Tuesday, 24 May 2016

Carpe diem

I'm nipping into a supermarket for a quick purchase, so I slip down the side corridor, which ends behind the cash registers.

I'm listening to a podcast, earbuds in, so am momentarily confused as a lady wearing the store's worktop backs into me. Beyond her I glimpse a splayed arm.

I yank my earbuds out, and step to the side. A man is stretched out on his side, eyes unfocussed, limbs jerking in a seizure. An older man in some sort of uniform kneels by his head, supporting him and restraining him. I can't tell if the elder man is a paramedic or a security guard; I don't want to just stand and stare. I glance discreetly (I hope) over my shoulder as I make my way to the shelves, doing my best to get out of the way. The kneeling man seems to be consulting with a semi-circle of three supermarket employees.

Around us, business as usual. People are maneuvering their carts around the trembling, sprawled man -- there is just enough room to pass.

It feels callous to make my small purchase and leave, but I have no help to offer. It is clear that they are waiting for medical assistance.

I decide to depart by way of the main store, figuring a gurney or stretcher will need a clear way in through the corridor. I emerge into the street to find a young woman bearing down on me on her bicycle. As I sidle out of her way, I notice she's clad in a yellow visibility vest. She's a police officer, a vanguard of the approaching ambulance, which I don't hear for several long minutes. I'm at the bus stop when I spot it several blocks away, zigzagging its way through stubbornly oblivious motorists and pedestrians. It finally pulls up outside the supermarket, and after what seems to be a long pause, the paramedics climb out, set up the gurney and wait by the door where I was nearly bowled over.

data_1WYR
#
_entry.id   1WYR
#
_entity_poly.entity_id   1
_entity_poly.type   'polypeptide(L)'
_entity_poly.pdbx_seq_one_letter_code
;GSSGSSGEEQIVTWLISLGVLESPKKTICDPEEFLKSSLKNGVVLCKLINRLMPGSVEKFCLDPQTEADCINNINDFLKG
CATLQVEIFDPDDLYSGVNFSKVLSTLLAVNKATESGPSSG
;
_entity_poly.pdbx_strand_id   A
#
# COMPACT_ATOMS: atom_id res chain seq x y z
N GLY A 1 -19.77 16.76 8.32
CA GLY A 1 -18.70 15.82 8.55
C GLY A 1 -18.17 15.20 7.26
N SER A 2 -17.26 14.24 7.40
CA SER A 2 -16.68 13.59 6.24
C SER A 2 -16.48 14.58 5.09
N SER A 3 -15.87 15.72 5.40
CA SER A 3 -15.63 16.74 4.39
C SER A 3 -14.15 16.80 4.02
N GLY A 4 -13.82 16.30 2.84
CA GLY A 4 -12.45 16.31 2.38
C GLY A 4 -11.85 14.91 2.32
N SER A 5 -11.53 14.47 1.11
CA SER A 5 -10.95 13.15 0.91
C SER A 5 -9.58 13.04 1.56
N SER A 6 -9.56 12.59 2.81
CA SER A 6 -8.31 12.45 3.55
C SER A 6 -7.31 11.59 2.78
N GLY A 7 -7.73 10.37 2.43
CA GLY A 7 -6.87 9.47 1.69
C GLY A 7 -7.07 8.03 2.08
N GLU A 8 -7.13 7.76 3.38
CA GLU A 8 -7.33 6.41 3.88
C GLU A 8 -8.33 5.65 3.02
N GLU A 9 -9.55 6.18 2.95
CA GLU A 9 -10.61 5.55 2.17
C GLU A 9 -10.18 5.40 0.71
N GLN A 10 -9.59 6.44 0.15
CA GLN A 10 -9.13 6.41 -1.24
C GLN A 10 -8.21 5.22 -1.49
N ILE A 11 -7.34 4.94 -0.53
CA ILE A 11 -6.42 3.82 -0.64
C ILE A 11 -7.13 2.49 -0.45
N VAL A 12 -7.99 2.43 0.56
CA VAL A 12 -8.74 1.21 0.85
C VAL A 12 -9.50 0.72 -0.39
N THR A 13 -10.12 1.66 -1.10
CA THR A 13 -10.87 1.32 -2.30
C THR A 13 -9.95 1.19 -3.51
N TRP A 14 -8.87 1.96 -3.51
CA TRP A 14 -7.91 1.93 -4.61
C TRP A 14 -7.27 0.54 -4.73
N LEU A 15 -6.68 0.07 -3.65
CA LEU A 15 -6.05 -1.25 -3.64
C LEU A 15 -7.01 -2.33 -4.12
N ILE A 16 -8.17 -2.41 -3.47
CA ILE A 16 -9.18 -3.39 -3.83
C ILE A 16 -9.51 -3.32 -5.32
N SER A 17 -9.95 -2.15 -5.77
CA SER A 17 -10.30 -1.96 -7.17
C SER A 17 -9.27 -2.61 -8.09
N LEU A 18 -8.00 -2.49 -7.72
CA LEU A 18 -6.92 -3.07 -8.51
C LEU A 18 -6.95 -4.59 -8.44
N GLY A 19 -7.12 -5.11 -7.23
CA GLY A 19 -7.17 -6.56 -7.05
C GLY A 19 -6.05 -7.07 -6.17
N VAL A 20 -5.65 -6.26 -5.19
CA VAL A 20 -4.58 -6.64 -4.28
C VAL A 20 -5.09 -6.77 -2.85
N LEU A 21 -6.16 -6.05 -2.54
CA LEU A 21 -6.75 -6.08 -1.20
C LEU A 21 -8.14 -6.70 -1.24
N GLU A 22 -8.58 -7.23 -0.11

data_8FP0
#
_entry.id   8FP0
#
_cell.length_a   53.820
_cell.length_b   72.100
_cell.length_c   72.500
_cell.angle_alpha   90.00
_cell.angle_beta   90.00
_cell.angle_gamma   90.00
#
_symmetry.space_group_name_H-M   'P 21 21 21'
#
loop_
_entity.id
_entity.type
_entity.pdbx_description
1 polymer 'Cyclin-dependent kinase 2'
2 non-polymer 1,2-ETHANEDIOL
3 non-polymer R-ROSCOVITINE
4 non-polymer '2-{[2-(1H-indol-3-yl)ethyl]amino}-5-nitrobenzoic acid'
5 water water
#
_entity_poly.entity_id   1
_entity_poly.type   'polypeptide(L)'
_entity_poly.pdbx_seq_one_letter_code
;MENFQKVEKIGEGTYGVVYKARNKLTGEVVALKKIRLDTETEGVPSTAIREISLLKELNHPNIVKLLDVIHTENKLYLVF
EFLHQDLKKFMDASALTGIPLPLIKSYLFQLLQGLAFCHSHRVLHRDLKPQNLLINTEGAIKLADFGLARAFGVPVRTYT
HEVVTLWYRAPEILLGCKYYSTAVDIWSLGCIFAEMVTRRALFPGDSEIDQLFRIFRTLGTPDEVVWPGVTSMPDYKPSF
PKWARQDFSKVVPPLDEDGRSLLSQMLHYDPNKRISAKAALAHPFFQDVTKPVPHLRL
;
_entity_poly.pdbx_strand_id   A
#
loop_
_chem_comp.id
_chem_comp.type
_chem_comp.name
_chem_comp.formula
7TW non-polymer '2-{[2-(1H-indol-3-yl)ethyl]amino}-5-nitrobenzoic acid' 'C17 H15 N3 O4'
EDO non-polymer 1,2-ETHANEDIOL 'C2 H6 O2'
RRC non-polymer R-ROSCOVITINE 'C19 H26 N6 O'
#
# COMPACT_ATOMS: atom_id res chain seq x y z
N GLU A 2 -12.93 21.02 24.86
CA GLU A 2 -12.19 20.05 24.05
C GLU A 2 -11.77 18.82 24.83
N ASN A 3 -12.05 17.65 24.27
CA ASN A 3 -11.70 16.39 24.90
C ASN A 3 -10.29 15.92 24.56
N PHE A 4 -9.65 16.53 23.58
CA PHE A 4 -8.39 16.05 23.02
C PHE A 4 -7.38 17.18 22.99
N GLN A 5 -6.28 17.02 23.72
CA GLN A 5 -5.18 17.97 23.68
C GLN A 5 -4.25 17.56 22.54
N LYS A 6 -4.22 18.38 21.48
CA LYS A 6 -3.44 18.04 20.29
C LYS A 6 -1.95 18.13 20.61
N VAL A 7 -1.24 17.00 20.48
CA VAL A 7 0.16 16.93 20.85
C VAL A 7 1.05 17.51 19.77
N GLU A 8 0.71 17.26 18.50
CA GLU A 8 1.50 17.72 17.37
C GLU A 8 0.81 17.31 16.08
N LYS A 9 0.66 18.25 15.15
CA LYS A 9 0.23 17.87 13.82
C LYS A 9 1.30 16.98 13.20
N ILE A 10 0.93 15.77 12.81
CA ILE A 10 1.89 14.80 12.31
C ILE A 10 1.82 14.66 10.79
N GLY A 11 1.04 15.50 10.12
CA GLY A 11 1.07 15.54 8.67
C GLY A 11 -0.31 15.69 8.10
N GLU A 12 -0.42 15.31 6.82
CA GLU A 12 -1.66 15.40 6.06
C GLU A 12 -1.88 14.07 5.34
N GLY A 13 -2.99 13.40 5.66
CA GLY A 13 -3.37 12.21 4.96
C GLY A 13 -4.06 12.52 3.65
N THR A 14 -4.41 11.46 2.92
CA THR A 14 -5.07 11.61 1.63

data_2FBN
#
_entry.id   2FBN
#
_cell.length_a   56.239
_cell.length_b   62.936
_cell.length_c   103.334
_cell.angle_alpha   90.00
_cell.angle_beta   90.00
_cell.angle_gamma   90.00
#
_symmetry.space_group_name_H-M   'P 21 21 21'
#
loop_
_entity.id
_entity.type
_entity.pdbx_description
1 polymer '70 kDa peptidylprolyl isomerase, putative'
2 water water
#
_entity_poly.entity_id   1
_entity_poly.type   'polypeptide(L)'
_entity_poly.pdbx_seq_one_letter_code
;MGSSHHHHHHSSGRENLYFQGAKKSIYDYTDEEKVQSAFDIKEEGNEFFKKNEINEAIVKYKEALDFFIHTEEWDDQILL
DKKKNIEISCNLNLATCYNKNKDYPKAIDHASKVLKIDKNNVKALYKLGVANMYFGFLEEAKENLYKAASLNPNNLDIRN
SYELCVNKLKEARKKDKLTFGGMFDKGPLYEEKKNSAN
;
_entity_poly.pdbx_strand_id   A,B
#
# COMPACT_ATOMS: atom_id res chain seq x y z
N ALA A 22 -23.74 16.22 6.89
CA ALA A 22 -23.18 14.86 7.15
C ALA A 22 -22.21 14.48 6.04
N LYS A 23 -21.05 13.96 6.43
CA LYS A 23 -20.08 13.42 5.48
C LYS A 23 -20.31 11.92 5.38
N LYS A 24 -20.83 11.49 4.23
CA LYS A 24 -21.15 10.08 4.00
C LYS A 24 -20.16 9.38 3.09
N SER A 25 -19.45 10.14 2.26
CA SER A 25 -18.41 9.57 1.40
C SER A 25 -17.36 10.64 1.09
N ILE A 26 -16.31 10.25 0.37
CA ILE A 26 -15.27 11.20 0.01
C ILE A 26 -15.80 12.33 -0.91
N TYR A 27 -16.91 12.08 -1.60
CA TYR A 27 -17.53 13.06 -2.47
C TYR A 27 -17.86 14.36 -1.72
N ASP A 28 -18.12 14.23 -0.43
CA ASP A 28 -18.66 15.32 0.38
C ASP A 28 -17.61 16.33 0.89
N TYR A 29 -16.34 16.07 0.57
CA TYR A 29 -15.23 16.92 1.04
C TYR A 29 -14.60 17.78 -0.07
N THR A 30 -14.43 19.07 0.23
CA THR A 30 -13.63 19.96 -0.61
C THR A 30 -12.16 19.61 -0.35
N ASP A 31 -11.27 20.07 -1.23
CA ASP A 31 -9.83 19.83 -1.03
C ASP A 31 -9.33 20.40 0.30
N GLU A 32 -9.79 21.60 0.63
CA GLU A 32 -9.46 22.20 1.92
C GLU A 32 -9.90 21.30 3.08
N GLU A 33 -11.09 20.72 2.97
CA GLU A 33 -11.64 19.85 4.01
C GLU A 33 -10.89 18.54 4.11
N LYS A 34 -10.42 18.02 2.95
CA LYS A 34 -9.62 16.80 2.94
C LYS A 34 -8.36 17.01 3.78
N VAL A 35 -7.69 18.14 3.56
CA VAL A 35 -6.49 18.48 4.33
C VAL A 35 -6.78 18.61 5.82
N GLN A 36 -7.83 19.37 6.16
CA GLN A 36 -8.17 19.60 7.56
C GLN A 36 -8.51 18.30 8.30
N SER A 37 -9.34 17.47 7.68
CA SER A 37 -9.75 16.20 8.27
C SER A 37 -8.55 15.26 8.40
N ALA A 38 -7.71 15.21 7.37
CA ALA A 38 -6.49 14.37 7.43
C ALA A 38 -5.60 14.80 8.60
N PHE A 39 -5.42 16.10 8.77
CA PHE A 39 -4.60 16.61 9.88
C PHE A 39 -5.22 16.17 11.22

My bus takes me away from this man's altered day. Gazing out at the passing buildings, I imagine his morning: sunny, with no hints of the sudden bend in the road.

Unbeknownst to me, a friend of mine is being driven down the Pat Bay Highway outside Victoria by her husband, who suddenly suffers a major stroke. In the confusion and panic, she grabs the wheel, ending up in a ditch with her neck broken. She will spend the next week visiting her speechless husband while hobbled by a body brace.

Last night, I learned of his death.

Every now and then, we are confronted with the unpredictability and fragility of our situation. As with the shaking man on the supermarket floor, I have no help to offer beyond prayer and an inadequately worded note.

Nothing to do but seize what handhold I can find and hang on for dear life.

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